Lord Justice Burnett is to be the next head of the judiciary in England and Wales, the prime minister announced today. The 59-year-old Court of Appeal judge will take over as lord chief justice from October on the retirement of Lord Thomas of Cwmgiedd.
The Rt Hon Sir Ian Burnett QC is 59 - making him the youngest lord chief justice since 1958, Gazette columnist Joshua Rozenberg commented. He was a scholarship boy at a grammar school, studied law at Pembroke College, Oxford, and was called to the Bar in 1980. He was a member of Temple Garden Chambers, where he practised until May 2008, for the last five years as head of chambers.
Burnett had a high profile practising in public and administrative law, personal injury and health and safety law, including acting as junior counsel to the King’s Cross fire inquiry and to the inquiry into the convictions of the Guildford Four and Maguire family. He was leading counsel to the inquiry into the Southall rail crash and into train protection systems following the Ladbroke Grove crash.
His final case at the bar was as counsel to the inquests into the deaths of Diana, Princess of Wales and Dodi al Fayed. He was involved in many judicial review and public law cases and, in particular, in the years following 9/11 those concerning the government’s response to the risk of terrorist attack. He then joined the High Court Bench.
Appointed as a recorder in 2000, he sat as a part-time judge in the crown court trying criminal cases.
On appointment to the High Court in 2008, Lord Justice Burnett joined the Queen’s Bench Division hearing civil law, and public law cases in the Administrative Court, trying serious crime out of London and sitting in the Court of Appeal, Criminal Division. He was presiding judge of the Western Circuit from 2011 until 2014 when he was appointed to the Court of Appeal. In the Court of Appeal Lord Justice Burnett has heard the full range of civil, family and criminal appeals and continued to sit in divisional courts of the High Court.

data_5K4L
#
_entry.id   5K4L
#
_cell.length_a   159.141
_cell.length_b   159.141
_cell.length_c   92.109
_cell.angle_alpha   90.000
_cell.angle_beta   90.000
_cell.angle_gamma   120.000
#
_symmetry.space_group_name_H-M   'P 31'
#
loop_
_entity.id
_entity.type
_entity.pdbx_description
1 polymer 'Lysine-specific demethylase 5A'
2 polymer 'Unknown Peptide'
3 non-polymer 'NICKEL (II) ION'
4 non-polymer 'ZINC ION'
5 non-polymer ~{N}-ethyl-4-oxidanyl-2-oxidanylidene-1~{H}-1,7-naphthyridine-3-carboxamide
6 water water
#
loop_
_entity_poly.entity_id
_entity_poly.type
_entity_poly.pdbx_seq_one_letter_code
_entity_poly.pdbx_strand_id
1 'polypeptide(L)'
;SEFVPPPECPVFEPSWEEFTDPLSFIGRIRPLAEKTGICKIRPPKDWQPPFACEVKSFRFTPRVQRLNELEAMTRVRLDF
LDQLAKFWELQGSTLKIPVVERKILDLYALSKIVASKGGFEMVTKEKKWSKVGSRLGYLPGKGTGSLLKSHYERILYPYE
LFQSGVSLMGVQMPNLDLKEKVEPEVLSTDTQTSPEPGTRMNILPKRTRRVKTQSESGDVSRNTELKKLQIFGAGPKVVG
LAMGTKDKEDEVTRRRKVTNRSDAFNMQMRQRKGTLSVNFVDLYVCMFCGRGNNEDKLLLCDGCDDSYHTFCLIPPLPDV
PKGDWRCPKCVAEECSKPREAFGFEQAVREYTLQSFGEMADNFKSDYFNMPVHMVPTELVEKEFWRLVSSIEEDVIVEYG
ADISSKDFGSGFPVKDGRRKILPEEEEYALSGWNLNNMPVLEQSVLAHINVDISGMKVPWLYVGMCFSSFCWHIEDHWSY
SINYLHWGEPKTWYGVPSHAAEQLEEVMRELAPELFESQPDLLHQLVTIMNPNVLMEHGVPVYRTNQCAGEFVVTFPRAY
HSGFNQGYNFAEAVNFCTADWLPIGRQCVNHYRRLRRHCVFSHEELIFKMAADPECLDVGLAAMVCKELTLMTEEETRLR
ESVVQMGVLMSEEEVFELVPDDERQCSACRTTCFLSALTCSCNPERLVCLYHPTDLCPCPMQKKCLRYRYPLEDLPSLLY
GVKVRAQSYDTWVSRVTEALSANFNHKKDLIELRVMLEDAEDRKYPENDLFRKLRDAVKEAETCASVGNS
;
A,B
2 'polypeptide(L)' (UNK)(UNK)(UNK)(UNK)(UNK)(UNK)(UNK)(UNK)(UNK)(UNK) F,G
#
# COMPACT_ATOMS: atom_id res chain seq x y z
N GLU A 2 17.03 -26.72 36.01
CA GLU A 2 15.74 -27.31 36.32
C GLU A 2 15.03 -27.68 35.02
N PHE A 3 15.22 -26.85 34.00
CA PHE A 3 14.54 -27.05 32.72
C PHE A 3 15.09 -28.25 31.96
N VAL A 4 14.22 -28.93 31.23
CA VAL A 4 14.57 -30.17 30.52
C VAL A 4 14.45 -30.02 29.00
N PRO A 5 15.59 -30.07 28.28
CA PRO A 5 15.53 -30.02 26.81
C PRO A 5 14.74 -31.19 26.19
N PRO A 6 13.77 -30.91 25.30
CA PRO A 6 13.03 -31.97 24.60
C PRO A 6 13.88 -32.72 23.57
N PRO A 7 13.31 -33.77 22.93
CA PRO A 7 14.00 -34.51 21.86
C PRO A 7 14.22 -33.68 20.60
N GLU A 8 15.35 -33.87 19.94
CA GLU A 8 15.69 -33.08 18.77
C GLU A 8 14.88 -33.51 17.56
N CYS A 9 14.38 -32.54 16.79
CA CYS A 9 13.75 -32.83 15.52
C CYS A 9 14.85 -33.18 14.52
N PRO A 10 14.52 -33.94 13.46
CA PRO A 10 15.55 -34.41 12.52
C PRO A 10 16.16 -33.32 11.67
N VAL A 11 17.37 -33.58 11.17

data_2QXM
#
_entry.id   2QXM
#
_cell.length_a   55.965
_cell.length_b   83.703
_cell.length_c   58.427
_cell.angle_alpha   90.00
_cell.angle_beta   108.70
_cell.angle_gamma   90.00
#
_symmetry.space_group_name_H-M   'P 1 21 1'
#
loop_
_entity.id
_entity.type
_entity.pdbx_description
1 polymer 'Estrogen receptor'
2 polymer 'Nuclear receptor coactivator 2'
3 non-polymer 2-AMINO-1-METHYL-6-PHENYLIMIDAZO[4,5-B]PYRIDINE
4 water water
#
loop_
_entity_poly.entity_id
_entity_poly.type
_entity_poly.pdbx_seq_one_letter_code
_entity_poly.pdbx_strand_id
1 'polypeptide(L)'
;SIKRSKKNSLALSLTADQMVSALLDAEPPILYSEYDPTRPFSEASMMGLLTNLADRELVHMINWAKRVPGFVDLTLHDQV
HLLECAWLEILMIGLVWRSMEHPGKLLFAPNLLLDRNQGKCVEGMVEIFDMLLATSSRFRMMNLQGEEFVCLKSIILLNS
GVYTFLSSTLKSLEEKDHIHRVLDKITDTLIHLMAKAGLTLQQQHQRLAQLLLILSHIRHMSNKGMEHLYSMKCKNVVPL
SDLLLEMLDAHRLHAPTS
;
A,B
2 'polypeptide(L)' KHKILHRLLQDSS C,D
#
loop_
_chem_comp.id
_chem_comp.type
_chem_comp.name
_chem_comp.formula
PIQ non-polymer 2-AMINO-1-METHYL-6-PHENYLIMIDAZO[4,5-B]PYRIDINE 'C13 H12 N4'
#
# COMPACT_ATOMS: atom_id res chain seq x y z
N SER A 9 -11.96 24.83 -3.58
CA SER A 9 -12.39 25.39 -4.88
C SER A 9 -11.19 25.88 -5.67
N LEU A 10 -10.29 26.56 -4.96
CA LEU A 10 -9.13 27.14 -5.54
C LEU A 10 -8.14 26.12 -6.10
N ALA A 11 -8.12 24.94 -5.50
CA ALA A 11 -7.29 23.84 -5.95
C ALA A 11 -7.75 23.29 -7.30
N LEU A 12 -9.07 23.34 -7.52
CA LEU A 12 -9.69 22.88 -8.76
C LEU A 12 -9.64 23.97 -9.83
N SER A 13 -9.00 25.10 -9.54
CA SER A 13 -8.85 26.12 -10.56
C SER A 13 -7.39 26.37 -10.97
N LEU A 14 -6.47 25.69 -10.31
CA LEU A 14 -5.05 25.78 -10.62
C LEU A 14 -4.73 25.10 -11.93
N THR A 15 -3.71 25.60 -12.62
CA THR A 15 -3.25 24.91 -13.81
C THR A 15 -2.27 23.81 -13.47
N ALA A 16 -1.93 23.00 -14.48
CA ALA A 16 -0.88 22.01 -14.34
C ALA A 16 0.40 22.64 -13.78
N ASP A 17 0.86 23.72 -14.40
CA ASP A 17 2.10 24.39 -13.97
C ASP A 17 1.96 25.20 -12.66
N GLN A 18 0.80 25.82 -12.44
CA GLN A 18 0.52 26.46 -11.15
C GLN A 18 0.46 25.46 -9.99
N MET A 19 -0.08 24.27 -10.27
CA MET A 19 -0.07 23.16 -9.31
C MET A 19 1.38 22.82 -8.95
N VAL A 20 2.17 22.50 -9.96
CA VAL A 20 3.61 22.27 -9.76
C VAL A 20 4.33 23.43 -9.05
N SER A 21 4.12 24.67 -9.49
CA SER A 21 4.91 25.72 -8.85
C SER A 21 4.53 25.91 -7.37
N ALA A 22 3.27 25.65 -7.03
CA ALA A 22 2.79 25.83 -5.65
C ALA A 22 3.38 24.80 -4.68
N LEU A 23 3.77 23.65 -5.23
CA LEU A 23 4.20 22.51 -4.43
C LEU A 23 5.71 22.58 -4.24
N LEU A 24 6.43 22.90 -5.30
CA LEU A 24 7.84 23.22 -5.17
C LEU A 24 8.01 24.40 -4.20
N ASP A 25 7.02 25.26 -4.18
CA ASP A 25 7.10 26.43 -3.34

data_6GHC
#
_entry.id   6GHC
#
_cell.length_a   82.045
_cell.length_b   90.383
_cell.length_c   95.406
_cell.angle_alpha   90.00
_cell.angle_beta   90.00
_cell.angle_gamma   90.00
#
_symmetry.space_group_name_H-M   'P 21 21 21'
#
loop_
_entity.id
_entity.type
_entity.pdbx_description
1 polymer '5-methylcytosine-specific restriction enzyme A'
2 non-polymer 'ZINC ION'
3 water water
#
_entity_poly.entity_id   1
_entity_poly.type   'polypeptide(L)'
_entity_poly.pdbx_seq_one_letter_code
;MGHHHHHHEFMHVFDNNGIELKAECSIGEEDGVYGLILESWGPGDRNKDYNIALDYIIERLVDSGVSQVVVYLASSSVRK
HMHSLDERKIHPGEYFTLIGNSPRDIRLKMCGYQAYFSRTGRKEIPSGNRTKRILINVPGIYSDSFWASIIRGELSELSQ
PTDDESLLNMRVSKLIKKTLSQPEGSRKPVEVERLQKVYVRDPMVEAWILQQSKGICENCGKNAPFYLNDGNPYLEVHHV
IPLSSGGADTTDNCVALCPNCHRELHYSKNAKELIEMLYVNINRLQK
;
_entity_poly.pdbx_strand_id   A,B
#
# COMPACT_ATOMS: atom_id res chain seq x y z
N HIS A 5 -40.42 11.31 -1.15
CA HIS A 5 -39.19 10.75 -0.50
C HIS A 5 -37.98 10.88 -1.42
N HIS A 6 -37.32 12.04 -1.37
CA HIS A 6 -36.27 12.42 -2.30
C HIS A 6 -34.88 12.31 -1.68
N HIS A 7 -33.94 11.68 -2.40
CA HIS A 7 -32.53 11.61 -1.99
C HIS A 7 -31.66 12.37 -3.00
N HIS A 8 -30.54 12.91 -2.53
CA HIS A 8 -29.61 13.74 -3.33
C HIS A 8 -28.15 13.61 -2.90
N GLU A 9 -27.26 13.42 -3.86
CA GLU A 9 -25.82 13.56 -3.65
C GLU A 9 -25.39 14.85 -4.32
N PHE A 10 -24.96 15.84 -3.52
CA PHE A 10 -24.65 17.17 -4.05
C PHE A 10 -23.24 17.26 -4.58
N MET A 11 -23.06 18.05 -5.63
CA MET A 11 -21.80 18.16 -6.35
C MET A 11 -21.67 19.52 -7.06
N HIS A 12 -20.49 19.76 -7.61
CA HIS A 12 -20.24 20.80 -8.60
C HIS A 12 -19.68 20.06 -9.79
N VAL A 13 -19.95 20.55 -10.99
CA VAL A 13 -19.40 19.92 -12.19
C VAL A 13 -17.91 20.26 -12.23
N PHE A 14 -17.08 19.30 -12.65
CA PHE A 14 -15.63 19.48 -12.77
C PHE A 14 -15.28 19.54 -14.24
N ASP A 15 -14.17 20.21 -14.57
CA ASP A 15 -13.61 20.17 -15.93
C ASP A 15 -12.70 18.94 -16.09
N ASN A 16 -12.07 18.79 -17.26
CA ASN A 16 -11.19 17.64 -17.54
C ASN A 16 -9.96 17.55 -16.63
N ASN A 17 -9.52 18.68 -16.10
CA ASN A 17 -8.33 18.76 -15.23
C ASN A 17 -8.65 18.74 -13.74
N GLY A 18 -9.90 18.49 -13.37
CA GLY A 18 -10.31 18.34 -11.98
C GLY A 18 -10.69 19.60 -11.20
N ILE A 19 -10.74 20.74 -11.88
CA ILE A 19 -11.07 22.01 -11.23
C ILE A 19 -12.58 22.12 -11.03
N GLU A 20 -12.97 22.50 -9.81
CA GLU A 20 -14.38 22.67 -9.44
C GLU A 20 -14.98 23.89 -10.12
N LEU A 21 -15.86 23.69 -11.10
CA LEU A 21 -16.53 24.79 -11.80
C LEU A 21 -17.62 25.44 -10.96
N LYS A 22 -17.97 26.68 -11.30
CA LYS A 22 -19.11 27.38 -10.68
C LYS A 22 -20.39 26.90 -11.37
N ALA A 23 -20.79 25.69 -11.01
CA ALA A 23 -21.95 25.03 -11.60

He was vice chairman of the independent Judicial Appointments Commission from November 2015 until March 2017, when he decided to step down to apply for this role.
Three other appeal judges were shortlisted for the job. Two potential candidates, Sir Brian Leveson and Dame Heather Hallett, were ruled out on grounds of age when the former lord chancellor Liz Truss decided that the new chief justice should be able to serve for at least four years before reaching the mandatory retirement age of 70.
Welcoming the appointment, Law Society president Joe Egan said: 'Lord Justice Burnett takes up his new job in challenging times. Among the items in his in-tray are the court modernisation process and the thorny issue of fixed recoverable costs. We are also very much hoping that he will take a leading role in promoting the law of England and Wales overseas.'